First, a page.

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Entertainment & Arts

Debbie Allen’s free Instagram dance class was a hit. How she plans to keep you moving

Debbie Allen Instagram class
Debbie Allen decided to host the free class immediately after halting production on the medical drama “Grey’s Anatomy,” where she is an actor, executive producer and director.
(Makeda Easter/ Los Angeles Times)

Within the first minute of Debbie Allen’s live Instagram dance class Wednesday, more than 14,000 people had already tuned in.

Standing alone in her Debbie Allen Dance Academy studio, the director and choreographer called out, “While all of us are dealing with this uncertainty … we will bring this light.”

Allen then began an energetic warmup with head rolls, hip circles and some virtual encouragement to the theme song of the 1982 TV series “Fame,” in which she starred. As more people from across the country and abroad logged in to take the class (or perhaps to watch from their couch), Allen taught simple choreography phrases to a playlist of pop hits by Mariah Carey, Beyoncé and Bruno Mars.

It was Allen’s first Instagram live class, a way to unite dance lovers as the coronavirus outbreak continues to force people indoors to slow its spread.

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Allen decided to host the free class immediately after closing her studio and halting production on the medical drama “Grey’s Anatomy,” on which she acts, executive produces and directs.

As Allen taught, the comments flooded in — heart-eye emojis, kudos from parents dancing with their children, and location shout-outs. At one point, nearly 34,000 Instagram users tuned in.

“This is a time where I feel the universe is speaking to our global community, and reminding us all that we’re on this planet Earth together,” Allen said in an interview. “I know one of the greatest places to come together is on the dance floor.”

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It’s a tough time for the dance community, Allen said.

Dancers don’t typically have health insurance, and “most of us don’t have anything except the art in the moment,” she said. “Right now, that moment is totally being compromised. ... I think I inspired a lot of people to do what I did.”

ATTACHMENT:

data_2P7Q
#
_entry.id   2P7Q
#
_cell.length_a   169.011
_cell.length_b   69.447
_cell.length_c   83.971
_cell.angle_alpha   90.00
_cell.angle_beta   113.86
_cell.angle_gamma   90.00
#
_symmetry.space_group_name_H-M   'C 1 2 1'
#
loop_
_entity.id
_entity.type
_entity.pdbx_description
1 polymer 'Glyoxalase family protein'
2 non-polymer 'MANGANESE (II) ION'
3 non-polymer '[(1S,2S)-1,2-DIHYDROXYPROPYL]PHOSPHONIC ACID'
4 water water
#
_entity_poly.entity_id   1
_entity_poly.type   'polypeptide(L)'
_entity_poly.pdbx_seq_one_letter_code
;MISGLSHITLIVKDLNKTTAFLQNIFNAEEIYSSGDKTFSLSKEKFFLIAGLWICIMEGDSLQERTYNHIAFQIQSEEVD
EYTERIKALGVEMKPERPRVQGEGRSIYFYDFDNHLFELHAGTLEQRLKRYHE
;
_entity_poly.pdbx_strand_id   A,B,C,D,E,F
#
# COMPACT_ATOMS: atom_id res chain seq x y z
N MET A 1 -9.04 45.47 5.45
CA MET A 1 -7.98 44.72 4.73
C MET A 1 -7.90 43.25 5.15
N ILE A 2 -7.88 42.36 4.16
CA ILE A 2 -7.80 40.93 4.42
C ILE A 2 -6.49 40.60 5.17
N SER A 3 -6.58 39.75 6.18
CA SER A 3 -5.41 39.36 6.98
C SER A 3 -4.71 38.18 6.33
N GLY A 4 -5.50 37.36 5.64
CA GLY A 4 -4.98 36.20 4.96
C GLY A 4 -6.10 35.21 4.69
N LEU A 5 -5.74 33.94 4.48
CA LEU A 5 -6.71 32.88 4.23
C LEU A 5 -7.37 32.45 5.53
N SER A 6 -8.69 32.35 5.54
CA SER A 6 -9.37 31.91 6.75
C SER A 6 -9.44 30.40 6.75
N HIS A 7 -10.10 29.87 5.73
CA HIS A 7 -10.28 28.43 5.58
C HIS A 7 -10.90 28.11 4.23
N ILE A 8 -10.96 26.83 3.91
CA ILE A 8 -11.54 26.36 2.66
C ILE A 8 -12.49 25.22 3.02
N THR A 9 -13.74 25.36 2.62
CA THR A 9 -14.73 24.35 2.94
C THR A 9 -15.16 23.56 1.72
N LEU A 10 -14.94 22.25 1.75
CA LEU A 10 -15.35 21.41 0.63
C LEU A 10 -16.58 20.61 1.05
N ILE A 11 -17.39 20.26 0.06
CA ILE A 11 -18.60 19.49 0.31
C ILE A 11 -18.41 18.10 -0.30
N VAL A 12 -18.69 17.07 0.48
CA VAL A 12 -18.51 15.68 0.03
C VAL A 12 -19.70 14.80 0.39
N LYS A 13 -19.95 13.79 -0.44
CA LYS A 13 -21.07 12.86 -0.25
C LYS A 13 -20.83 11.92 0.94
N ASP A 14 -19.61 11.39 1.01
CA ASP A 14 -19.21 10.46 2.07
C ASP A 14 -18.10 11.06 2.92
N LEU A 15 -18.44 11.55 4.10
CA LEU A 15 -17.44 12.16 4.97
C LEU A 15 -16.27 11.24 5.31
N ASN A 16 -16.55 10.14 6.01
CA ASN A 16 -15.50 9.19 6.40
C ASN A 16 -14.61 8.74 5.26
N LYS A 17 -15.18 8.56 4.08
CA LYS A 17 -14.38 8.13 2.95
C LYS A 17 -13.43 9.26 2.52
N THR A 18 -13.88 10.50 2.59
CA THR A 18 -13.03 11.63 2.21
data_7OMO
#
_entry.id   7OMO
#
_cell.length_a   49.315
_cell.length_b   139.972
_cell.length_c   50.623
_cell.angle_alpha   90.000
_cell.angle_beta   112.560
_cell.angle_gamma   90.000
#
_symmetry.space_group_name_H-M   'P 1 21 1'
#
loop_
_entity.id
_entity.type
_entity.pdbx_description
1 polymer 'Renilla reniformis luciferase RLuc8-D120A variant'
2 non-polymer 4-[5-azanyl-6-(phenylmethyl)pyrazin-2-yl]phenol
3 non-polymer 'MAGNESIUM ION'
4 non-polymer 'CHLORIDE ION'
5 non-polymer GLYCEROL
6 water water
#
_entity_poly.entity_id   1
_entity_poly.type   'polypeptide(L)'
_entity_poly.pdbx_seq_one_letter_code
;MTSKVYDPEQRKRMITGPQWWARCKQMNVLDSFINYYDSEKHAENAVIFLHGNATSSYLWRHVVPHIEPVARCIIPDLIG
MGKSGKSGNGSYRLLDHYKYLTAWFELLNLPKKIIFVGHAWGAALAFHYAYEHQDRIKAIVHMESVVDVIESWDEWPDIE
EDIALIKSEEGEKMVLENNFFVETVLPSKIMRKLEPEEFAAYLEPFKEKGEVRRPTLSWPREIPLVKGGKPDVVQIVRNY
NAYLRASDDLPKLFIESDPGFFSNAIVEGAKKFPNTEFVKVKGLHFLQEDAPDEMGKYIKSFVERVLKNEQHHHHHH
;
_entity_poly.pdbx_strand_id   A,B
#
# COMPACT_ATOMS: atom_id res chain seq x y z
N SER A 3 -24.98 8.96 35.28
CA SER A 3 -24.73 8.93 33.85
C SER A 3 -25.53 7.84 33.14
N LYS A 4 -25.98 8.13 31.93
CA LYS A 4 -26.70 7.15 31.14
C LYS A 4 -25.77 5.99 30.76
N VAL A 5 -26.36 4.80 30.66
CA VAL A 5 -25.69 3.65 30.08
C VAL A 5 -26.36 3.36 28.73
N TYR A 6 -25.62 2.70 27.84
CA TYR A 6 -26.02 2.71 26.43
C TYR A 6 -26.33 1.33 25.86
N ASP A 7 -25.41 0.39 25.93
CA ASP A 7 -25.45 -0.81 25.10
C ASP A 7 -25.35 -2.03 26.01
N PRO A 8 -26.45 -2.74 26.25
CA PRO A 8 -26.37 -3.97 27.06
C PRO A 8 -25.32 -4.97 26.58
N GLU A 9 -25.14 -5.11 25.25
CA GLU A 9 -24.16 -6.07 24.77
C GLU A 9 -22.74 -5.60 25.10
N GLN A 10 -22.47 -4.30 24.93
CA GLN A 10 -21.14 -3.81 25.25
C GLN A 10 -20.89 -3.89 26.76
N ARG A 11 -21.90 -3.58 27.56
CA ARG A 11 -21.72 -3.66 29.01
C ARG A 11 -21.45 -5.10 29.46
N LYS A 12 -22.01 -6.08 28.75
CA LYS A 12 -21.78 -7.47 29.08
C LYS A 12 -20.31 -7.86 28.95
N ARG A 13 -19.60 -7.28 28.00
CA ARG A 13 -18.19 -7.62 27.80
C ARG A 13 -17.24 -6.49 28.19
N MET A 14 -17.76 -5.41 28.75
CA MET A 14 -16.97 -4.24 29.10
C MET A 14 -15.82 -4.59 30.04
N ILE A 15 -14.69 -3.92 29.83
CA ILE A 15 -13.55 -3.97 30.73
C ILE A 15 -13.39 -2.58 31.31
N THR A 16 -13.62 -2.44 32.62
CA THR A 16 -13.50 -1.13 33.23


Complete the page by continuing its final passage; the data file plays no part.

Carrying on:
Allen was planning the inaugural Los Angeles International Dance Festival with entertainment mogul Nigel Lythgoe, a 16-day citywide event. But like other arts programming nationwide, the festival has been postponed indefinitely.

Governments and health officials around the world are trying to mitigate the spread of the coronavirus outbreak.
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“We can’t even make a plan until we see that people can again gather,” she said. “We’ve worked so hard for two years, but this is life. Things change and you’re not always in control. And so you have to adapt and adjust.”

Allen said she plans to host more Instagram live classes, including a youth class on Saturday and another all-ages class next week. As the country settles into its new reality of social distancing, she envisions hosting more classes over Instagram or Zoom with dance instructors from her studio.

Other dancers and choreographers are also turning to social media to host livestreamed classes. Just hours before Allen, commercial choreographer Ryan Heffington served up his quirky moves in a dance class for followers practicing social distancing.

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“This is something we’re exploring for my teachers and the dance community is looking at,” Allen said. “We just have to create a new model, because there’s thousands and thousands of people that need this. And I’m happy to give it.”


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